Volvo to save 2.5 million tonnes CO2 emissions, millions of dollars by recycling
Volvo says that every part used in its cars needs be designed, developed and manufactured to be used and re-used, either by itself or its suppliers.
Volvo aims to become a circular company by 2040 with consequential benefits of saving around SEK 1 billion ($118 million) money and 2.5 million tonnes in carbon emissions by 2025.
By being a circular firm, the company means to create a closed material loops for emission-heavy materials such as steel and aluminium, by remanufacturing, repairing, reusing and refurbishing the parts. This will help prevent waste of any material. “Volvo Cars has one of the most ambitious climate plans in the car industry, and if we are to reach our goals, we need to embrace the circular economy,” says Anders Kärrberg, head of global sustainability at Volvo Cars.
In order to become a circular business, Volvo says that every part used in its cars needs be designed, developed and manufactured to be used and re-used, either by itself or its suppliers. The company wants to optimise the use of materials, components and cars by focusing on resource efficiency and retaining the value created in materials and components for as long as possible during the lifecycle of those materials.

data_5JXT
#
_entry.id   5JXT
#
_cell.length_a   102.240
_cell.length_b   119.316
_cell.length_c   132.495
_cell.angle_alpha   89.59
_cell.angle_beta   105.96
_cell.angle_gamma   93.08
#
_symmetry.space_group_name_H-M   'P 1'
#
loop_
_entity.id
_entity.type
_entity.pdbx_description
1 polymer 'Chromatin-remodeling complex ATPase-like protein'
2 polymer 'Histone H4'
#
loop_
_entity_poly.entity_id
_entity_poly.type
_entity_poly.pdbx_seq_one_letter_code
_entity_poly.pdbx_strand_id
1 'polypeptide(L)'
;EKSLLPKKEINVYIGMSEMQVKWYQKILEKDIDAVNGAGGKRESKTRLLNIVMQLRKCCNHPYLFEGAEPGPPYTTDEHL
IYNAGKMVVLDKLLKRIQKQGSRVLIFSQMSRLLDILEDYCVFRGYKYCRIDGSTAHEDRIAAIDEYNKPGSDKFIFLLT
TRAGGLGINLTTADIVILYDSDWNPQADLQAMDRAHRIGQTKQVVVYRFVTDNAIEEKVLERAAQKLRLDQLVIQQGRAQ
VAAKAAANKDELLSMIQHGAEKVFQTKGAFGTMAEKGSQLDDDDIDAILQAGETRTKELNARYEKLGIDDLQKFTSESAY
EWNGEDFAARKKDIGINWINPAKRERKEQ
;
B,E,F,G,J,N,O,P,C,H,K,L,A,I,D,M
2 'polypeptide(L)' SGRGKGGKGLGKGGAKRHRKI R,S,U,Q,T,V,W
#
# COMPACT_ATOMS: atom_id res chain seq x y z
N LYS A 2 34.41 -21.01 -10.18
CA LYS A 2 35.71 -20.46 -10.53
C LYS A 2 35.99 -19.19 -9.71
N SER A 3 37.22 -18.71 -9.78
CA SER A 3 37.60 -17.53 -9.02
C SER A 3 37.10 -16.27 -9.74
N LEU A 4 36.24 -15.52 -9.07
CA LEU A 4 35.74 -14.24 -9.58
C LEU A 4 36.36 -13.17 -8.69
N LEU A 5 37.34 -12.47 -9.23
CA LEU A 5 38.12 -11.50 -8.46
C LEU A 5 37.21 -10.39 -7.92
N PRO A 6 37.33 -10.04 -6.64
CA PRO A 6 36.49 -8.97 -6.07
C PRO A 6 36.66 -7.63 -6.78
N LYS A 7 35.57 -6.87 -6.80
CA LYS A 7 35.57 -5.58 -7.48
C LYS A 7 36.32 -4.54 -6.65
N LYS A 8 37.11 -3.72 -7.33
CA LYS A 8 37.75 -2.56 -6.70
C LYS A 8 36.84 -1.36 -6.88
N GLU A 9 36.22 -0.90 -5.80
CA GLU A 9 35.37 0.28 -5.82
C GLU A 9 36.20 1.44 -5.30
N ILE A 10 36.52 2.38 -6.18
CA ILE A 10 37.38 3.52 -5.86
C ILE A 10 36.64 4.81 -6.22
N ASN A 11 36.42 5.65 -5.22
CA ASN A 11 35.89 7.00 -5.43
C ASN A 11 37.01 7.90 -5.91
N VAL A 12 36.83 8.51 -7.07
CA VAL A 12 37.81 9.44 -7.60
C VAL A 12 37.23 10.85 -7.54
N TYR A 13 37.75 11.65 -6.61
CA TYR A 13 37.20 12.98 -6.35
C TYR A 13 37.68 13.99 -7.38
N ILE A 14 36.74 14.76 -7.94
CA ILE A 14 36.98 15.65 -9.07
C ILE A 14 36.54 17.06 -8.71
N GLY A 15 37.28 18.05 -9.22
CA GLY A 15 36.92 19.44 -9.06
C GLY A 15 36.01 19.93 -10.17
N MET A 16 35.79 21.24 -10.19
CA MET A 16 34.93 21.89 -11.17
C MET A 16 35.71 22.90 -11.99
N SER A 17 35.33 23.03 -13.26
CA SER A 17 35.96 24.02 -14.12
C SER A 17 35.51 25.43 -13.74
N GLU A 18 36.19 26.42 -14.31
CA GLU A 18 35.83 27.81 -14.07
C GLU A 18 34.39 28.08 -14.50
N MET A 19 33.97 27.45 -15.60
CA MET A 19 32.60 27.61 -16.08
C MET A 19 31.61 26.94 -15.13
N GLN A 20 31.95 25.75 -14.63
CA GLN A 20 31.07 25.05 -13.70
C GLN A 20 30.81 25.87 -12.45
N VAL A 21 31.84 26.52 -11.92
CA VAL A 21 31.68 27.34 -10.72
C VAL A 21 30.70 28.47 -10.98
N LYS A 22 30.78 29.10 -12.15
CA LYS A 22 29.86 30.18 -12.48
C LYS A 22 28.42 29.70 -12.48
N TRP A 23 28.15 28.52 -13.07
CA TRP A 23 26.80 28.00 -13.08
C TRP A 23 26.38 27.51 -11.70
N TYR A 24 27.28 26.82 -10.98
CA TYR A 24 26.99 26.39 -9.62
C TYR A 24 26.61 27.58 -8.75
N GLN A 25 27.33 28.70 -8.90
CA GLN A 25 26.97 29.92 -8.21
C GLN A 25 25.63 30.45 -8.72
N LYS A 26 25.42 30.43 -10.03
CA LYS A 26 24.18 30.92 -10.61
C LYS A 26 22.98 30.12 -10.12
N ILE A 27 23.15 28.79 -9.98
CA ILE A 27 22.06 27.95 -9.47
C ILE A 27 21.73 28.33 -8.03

Volvo already remanufactures components such as gearboxes and engines. In 2020, the company remanufactured around 40,000 parts, saving nearly 3,000 tonnes of CO2 emissions. By 2025, Volvo aims to more than double its remanufacturing business.
Last year, Volvo recycled 95 per cent of its production waste, ensuring that valuable material is kept in circulation. This included 176,000 tonnes of steel, saving the generation of nearly 640,000 tonnes of CO2. “The circular economy offers companies a framework for viable long-term growth that also benefits society and the environment,” says Joe Murphy, network lead at the Ellen MacArthur Foundation – world’s leading circular economy network.
Volvo is also exploring the potential in second-life applications for its high voltage batteries. Currently, the company, in partnership with BatteryLoop, uses batteries from electrified Volvo cars for a solar-powered energy storage system. Through these projects, Volvo is investigating how batteries age when re-used in second-life applications that have comparatively less aggressive cycling compared to in-car use.